MICHAEL P VULLO
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HONORED ON PANEL 8W, LINE 10 OF THE WALL

MICHAEL PHILLIP VULLO

WALL NAME

MICHAEL P VULLO

PANEL / LINE

8W/10

DATE OF BIRTH

11/17/1948

CASUALTY PROVINCE

TAY NINH

DATE OF CASUALTY

07/11/1970

HOME OF RECORD

ALHAMBRA

COUNTY OF RECORD

Los Angeles County

STATE

CA

BRANCH OF SERVICE

ARMY

RANK

SP4

Book a time
Contact Details

REMEMBRANCES

LEFT FOR MICHAEL PHILLIP VULLO
POSTED ON 10.10.2022
POSTED BY: Lucy Micik

Thank You

Dear Sp4 Michael Vullo, Thank you for your service as a Weapons Support Radar Repairer Saying thank you isn't enough, but it is from the heart. Today we celebrate Columbus Day. Please watch over America, it stills needs your strength, courage, guidance and faithfulness, especially now. Rest in peace with the angels.
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POSTED ON 3.10.2022
POSTED BY: Alfred Coppa

Just remembering You

I was thinking about you today. You and I were throwing a basketball back and forth at East L.A. Junior college early one morning in about 1969 0r 70. That was the last time that I remember talking to you. I remembered you from Mr. Wilson's electronics class also. You sat just in front of me. AL
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POSTED ON 10.23.2018

Final Mission of SP4 Michael P. Vullo

At approximately 6:40 PM on July 10, 1970, a U.S. Army helicopter CH-47A (tail number 65-07999) from the 242nd Aviation Battalion was hovering at a spot seven miles southeast of Dau Tieng in Tay Ninh Province, RVN, when it was hit by a rocket-propelled grenade and crashed. Two crewmen and seven passengers were killed in the incident. The aircraft was hovering approximately 50 feet above a load of empty fuel blivits after having just picked up fifteen 25th Infantry Division passengers at a firebase called “the Mushroom,” named so because it was located in a mushroom-shaped loop of a river. The rocket struck the Chinook in the rear pylon, causing the fuselage to break apart and the cockpit to fall separately from the main fuselage. When the fuselage section hit ground, it caught fire. The left door gunner, SP4 David P. Schultz, was killed on impact. The flight engineer, SP4 Ross E. Bedient, was able to escape the burning aircraft; however, he was critically burned, and died three days later. The seven lost passengers included SFC Thomas A. Campbell; SP4 Roy E. Harris (died at the U.S. Army burn center at Camp Zama in Japan on July 26, 1970); SP4 Dennis K. Martin (his remains were recovered from the charred wreckage and identified five days later); SGT Robert L. Oldham, SGT Carey J. Pratt (succumbed to his injuries July 12, 1970), SFC Elroy Simmons (died at the U.S. Army burn center at Camp Zama in Japan on July 19, 1970); and SP4 Michael P. Vullo (expired the following day). The aircraft commander and co-pilot escaped the cockpit by crawling out through the outside air temperature gauge window. Both suffered minor injuries, but neither were burned. Another nine persons survived with injuries. Martin was posthumously promoted to Sergeant, and Pratt was posthumously promoted to Staff Sergeant. [Taken from coffeltdatabase.org and vhpa.org]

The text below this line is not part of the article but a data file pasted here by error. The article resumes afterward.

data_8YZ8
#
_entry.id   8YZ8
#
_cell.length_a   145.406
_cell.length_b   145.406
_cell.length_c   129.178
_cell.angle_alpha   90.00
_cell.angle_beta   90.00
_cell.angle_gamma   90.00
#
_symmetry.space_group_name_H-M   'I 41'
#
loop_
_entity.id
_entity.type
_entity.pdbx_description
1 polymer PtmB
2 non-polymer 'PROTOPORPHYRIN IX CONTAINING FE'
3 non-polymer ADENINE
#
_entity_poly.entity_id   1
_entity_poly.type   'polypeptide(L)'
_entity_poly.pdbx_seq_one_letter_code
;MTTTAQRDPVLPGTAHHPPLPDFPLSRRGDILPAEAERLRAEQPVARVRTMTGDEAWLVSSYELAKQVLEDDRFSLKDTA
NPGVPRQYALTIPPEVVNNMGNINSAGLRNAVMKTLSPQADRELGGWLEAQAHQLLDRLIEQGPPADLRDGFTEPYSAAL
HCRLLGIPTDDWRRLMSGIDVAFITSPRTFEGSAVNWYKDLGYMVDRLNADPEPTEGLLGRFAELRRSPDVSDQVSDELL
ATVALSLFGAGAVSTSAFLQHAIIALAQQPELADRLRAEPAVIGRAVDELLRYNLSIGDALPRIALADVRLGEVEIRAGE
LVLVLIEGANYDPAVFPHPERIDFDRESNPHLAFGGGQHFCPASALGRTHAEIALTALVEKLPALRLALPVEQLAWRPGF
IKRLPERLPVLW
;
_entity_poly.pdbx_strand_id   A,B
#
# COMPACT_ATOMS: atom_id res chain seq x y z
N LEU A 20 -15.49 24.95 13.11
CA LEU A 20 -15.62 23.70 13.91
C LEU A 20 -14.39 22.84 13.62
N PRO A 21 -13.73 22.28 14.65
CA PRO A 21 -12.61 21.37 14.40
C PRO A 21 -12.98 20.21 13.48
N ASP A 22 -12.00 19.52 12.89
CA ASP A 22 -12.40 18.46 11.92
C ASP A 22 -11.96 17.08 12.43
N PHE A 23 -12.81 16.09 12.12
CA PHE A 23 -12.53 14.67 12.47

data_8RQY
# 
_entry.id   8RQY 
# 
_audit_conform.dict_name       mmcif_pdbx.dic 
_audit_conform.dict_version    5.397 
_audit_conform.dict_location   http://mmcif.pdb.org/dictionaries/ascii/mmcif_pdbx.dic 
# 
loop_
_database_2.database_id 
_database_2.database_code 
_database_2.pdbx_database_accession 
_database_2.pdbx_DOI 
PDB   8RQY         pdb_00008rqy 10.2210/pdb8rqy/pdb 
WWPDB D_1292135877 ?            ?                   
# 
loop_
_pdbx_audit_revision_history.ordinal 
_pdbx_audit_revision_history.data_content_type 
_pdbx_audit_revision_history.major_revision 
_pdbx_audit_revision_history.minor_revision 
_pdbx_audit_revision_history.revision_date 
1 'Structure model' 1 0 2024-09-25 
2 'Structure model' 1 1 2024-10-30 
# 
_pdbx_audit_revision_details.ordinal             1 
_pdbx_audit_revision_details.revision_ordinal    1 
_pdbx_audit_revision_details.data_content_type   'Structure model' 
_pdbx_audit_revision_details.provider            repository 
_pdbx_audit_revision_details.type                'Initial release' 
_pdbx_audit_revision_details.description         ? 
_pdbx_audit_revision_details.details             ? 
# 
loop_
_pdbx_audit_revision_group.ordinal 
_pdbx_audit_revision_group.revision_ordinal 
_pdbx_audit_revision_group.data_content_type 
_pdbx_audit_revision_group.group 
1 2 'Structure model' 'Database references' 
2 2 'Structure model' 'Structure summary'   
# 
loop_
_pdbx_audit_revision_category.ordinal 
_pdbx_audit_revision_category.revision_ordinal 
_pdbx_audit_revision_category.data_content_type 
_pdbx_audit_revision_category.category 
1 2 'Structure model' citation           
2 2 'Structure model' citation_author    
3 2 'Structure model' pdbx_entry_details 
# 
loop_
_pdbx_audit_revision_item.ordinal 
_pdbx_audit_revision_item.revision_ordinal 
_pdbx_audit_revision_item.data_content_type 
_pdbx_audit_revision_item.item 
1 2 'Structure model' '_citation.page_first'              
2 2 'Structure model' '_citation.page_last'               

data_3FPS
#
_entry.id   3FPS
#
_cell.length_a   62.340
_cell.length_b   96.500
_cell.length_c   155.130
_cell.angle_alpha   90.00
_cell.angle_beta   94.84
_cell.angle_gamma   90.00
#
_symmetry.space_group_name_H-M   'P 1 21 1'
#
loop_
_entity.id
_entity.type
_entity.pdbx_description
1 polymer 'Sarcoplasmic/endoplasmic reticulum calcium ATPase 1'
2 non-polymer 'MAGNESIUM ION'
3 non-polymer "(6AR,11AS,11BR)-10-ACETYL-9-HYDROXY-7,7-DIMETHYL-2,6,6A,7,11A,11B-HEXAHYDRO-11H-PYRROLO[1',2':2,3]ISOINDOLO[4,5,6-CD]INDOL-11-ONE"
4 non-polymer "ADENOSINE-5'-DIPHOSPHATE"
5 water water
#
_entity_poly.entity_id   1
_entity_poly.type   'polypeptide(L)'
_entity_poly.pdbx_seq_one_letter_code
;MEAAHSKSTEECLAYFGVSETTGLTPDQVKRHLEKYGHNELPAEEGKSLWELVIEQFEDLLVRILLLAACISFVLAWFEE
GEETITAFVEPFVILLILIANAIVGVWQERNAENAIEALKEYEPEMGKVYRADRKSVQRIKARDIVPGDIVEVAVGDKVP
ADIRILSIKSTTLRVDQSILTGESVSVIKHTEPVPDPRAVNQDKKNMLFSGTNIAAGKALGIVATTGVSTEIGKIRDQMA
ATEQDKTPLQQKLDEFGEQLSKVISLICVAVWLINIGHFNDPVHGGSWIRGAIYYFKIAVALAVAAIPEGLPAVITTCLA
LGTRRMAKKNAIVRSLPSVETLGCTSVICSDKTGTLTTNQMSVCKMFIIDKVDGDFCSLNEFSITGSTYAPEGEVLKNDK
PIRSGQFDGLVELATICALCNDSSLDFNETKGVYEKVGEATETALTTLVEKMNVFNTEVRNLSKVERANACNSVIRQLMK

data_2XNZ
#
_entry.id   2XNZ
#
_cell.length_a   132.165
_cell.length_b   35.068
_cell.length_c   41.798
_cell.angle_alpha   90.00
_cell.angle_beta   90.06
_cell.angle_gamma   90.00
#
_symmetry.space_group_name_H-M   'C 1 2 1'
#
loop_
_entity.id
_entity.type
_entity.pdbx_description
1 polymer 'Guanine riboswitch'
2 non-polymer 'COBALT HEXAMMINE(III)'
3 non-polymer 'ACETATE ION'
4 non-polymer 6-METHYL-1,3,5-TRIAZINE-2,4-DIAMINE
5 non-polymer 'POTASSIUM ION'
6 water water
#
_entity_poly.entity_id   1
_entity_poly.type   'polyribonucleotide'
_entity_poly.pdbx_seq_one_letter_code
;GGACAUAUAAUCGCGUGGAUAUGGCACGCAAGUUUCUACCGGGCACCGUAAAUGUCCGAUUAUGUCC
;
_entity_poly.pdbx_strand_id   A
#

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POSTED ON 7.30.2015
POSTED BY: Thomas Pratt

Thank you for your service and ultimate sacrifice.

Sp4 Vullo was a passenger on the same helicopter as my brother Ssgt. Carey J. Pratt, that was shot down on 10 July 1970. Sp4 Vullo died the following day, 11 July 1970, and my brother died on 12 July 1970, of injuries received in the crash.

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POSTED ON 7.11.2015
POSTED BY: Curt Carter [email protected]

Remembering An American Hero

Dear SP4 Michael Phillip Vullo, sir

As an American, I would like to thank you for your service and for your sacrifice made on behalf of our wonderful country. The youth of today could gain much by learning of heroes such as yourself, men and women whose courage and heart can never be questioned.

May God allow you to read this, and may He allow me to someday shake your hand when I get to Heaven to personally thank you. May he also allow my father to find you and shake your hand now to say thank you; for America, and for those who love you.

With respect, Sir

Curt Carter
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